Blooming Mud! Inside Amy Abd El Baky’s Jar Of Clay.

By Nayera El-Zeky

When we first walked into Amy Abd El Baky’s Jar of Clay gallery, we started looking at her tremendously capturing paintings, observing her work and being able to emotionally relate to almost every exhibited painting. We went over to Amy to discuss the inspiration behind her paintings, her life, career and concerns about the art scene in Egypt.

1.      What is the story behind the pieces in the galley? They look emotionally dense.

Jars of Clay basically mean that we as humans are created from mud and will end up back in mud, but we all have hidden treasures inside us. Through life, we toss and turn which causes us to crack and reveal the treasure. In the paintings, I depict how the revelation of the treasure happens, and how that gives the soul a purpose and a journey to embark on.

2.      What does your painting, the pinnacle, represent?

This is actually a very spiritual scene. This is a modern impression of Jesus Christ’s Crucification, you never really see any modern interpretations of it because it’s all very classical, but this is a more conceptual visualization of the scene, with him lying down, his mission accomplished.

3.      I see you also have paintings of women who look like they’re in agony.

Those women represent how women were born to be free, unashamed and unconstrained, but because of the difficulties and judgments in life, they become confused and helpless. Here they are trying to cover up parts of their body with pieces of cloth, desperately looking up for answers from a more divine power.

4.      So your paintings are in sort of a closed cycle where people go through?

No, it depends on how you see it. I never limit the options to closed and opened cycles. The possibilities are always infinite.

We’re in a region where it’s just so unstable and we have so much to offer and express through art.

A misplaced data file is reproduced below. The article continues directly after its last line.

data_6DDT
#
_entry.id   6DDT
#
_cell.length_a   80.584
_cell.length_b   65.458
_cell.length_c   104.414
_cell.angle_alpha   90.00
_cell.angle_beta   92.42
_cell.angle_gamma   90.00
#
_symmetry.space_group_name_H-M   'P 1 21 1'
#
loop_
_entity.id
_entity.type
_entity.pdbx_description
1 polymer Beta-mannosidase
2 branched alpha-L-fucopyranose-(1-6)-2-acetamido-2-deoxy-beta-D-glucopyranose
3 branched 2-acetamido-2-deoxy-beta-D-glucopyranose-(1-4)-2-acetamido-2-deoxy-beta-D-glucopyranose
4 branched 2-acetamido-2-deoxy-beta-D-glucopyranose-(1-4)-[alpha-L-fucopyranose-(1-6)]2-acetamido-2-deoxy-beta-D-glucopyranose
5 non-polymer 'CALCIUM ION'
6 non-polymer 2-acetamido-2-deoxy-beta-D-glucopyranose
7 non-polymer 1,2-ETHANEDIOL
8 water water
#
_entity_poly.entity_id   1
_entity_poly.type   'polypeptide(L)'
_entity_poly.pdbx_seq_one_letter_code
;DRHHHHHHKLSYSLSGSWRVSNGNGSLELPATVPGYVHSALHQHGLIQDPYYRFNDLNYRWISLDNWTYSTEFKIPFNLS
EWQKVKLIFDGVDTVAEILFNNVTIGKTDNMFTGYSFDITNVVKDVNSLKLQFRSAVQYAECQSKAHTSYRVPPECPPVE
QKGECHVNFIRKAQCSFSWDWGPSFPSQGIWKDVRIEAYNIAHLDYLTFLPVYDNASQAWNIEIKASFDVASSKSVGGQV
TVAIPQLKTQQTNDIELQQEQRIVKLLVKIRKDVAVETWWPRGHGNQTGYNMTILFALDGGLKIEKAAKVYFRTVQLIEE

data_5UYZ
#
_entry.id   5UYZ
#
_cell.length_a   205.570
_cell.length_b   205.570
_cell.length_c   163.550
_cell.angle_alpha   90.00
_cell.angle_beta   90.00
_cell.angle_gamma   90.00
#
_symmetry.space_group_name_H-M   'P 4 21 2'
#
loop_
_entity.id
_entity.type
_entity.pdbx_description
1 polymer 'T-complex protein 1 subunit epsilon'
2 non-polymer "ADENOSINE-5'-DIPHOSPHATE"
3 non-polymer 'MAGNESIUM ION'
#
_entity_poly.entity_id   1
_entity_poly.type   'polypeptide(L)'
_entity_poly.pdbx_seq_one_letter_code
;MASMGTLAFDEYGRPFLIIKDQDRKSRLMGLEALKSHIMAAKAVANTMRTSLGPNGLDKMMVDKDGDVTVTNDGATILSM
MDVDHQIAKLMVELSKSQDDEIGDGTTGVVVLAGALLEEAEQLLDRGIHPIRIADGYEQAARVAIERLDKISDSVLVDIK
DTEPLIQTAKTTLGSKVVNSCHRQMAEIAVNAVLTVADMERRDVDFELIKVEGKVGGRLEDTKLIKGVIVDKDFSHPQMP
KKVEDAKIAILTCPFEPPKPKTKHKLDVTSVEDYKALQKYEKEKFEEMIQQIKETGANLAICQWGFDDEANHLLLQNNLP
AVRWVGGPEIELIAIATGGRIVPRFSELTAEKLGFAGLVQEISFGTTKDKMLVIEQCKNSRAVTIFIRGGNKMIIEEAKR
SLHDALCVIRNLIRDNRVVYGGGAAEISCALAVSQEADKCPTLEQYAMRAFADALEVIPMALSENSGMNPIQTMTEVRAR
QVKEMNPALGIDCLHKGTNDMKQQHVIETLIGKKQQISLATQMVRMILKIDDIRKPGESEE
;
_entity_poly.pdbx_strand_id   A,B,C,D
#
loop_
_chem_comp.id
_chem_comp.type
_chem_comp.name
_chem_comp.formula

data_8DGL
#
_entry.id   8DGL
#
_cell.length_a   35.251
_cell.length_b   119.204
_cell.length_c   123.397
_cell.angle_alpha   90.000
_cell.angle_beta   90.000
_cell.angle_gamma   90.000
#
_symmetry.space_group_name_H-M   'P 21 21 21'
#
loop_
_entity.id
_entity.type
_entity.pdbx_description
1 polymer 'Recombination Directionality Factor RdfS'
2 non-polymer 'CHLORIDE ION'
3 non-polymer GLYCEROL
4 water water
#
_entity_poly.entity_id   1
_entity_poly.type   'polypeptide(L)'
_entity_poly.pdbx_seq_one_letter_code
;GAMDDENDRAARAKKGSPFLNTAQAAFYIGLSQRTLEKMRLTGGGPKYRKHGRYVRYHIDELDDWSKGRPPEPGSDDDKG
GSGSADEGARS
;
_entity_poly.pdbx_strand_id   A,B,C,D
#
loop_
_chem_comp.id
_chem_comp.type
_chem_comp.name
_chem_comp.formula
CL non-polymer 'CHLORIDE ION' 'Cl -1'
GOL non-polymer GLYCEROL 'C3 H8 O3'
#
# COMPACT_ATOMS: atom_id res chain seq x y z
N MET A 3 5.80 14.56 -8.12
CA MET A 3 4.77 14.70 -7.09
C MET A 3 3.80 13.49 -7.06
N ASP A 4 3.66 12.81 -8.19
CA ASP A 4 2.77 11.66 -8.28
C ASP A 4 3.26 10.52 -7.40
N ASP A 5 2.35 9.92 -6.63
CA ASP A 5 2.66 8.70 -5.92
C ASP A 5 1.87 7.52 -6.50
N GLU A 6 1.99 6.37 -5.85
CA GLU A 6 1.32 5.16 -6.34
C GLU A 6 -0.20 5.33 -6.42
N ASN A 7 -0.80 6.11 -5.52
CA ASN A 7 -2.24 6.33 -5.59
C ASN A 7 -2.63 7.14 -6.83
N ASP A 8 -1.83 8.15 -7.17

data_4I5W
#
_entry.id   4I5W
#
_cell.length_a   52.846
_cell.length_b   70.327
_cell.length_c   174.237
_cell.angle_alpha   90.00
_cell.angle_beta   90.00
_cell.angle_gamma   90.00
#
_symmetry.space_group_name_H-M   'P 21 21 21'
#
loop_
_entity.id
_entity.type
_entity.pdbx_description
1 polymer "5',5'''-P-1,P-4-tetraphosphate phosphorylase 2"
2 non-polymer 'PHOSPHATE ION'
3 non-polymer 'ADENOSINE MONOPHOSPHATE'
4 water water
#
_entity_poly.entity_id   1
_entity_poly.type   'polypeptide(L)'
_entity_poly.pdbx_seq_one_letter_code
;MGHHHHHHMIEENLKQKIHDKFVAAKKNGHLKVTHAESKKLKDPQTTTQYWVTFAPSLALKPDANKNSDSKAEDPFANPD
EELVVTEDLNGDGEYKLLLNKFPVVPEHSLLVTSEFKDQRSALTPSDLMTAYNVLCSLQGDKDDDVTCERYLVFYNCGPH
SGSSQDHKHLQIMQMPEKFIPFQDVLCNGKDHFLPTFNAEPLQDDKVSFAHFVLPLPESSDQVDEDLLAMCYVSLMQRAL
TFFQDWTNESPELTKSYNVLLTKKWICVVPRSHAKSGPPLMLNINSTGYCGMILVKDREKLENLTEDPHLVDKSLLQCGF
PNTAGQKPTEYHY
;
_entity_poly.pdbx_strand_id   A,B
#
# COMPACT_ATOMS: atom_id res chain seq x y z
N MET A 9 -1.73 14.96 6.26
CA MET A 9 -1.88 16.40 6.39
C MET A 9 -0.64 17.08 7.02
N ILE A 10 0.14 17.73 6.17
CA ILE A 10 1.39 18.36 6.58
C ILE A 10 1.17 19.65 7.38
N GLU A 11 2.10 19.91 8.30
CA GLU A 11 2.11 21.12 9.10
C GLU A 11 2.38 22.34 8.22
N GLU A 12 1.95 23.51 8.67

5.       Do you have a different full time job?

No I don’t, this is my full time job.

6.      In Egypt, does an artist make a good living?

Well it depends, but the thing is I’m not in it for the living, I’m doing it as a hobby that I’ve always been able to relate to. I just feel like I’ve been endowed with a talent that’s not mine to keep, the talent was given to me to reflect onto the world because it’s going to be a catalyst or a helping hand to someone else who is looking for it.

7.      What do you think of the Art Scene in Egypt?

I absolutely love the artists here in Egypt, I think we have so much taste and depth and content because we’re in a region where it’s just so unstable and we have so much to offer and express through art.

8.      What do you dislike about it?

I completely disagree with the whole ideology of how they teach art in Schools and Universities in Egypt. I feel like they’re really restricting the students’ creativity and directing it solely towards academics.

9.      Do any of your children take after you, in regards to your artistic talents?

Yes, both my 5 and 8 year old boys have the hobby and the talent. The younger one is always asking questions and exploring different possibilities of using different media.

10.  Name three artists you would like to be compared to?

I love Omar El Nagdi, he’s unbelievable, Ibrahim El Tambouly and Gazabeya Serry: she’s Amazing, I see her paintings and I just dwell in them.



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